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Developing a Cost Effective Solar-Powered Surgical Sterilization System

Booth Id:

Energy: Physical


Finalist Names:
Kozak, Maileen (School: Bronx High School of Science)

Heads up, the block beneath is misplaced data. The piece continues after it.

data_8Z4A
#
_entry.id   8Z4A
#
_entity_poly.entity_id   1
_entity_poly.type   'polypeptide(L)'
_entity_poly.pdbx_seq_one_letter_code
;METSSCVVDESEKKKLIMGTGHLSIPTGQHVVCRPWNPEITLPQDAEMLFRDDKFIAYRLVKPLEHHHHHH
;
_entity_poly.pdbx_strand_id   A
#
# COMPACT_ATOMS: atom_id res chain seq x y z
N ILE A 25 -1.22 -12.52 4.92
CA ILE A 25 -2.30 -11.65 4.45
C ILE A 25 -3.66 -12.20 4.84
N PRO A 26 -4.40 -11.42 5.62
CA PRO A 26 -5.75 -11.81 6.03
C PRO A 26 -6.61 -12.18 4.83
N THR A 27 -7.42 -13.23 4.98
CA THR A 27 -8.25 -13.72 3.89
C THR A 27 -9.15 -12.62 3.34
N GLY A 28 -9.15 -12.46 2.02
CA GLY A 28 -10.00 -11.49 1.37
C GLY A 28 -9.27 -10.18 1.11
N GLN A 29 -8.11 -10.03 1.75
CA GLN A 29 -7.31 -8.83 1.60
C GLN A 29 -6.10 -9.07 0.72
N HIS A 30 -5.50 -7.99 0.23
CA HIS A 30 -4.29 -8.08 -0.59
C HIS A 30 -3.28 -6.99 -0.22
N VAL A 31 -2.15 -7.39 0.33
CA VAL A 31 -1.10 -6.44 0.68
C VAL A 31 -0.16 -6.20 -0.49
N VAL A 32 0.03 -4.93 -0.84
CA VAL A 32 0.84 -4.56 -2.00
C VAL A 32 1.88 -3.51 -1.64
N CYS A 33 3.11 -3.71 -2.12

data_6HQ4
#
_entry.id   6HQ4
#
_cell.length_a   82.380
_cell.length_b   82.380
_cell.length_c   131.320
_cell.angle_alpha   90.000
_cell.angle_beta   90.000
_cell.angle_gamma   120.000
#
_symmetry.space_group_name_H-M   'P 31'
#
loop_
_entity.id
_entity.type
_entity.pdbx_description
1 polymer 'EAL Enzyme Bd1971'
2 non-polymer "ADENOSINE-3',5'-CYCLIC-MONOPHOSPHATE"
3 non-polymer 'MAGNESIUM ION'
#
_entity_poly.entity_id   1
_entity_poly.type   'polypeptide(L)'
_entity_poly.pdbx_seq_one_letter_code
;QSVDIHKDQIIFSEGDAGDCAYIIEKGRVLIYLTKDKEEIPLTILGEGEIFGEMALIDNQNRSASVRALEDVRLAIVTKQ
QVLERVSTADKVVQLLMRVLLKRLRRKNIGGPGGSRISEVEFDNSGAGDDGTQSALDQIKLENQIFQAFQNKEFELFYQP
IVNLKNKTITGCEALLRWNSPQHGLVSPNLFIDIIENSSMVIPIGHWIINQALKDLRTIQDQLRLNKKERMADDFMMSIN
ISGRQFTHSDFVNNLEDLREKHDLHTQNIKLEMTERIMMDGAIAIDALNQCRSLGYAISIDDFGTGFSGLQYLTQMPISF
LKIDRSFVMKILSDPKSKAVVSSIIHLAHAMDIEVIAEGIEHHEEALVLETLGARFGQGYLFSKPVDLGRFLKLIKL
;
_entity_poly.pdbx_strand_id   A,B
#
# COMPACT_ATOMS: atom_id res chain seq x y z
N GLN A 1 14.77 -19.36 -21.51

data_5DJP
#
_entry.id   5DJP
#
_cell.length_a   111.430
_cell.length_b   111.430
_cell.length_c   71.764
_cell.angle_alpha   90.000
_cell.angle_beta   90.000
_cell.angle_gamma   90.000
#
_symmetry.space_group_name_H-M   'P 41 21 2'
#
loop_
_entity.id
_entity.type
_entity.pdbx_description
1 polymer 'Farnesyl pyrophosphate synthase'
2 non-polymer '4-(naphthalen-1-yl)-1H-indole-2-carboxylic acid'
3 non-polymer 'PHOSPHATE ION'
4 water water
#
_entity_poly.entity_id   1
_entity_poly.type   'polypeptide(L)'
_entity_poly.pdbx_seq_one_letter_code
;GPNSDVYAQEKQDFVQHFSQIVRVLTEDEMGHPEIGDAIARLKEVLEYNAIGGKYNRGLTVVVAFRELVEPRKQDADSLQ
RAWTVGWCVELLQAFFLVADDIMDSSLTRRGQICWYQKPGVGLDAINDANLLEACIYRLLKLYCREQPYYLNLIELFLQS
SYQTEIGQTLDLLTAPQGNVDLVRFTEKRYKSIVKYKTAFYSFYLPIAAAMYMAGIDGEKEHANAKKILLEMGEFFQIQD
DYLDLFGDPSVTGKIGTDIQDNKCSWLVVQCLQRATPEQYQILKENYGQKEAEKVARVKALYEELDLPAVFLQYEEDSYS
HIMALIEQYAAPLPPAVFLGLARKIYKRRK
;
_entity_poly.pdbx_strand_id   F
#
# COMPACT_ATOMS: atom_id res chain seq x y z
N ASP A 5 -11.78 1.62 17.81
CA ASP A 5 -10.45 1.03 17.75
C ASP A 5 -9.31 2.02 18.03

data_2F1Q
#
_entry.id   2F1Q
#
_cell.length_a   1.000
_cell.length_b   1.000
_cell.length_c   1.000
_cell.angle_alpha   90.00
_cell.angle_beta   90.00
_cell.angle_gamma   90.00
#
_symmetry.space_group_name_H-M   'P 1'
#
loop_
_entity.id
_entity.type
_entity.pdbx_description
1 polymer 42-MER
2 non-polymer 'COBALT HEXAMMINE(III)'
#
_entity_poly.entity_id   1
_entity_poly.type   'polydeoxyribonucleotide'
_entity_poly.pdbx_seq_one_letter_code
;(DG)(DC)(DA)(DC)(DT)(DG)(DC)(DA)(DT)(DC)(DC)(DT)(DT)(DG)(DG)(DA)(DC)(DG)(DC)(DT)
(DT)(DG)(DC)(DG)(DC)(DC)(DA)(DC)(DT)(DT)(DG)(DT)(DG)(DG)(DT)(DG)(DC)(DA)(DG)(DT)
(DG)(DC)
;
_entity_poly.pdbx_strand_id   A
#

The engineering goal of this project was to develop a solar powered device designed to be able to fully sterilize surgical instruments. This device aimed to find an effective way to sterilize surgical instruments when proper equipment, or outside power sources are not available. It was predicted that through the construction of a solar powered surgical sterilization device, the quality of sterilization of medical instruments will be improved as well as costs being lowered and limit chemicals being released into the environment. A device was constructed utilizing thirty-six solar cells; the efficiency of the device was tested with three different heating elements through a series of twenty trials each, which tested the amount of time needed for the water contained in the sterilization chamber to boil, as well as the amount of time the device was able to maintain the boil. The three heating elements utilized included a screw in water heating element, one halogen bulb, and the final element of two halogen bulbs contained in copper pipes. The two halogen bulbs in the copper pipes proved to be the best heating element, followed by the one halogen bulb then the screw in element. It took half the time for the two bulbs in copper pipes compared to the longest time presented with the screw in heating element, with the one halogen bulb falling between the two elements. The effects and implications of this device are very positive, utilizing a completely renewable energy source as well as not requiring chemicals, it is very environmentally conscious, while still effectively sterilizing surgical instruments in a timely, efficient manner, without sacrificing the safety of the patient and integrity of the procedure.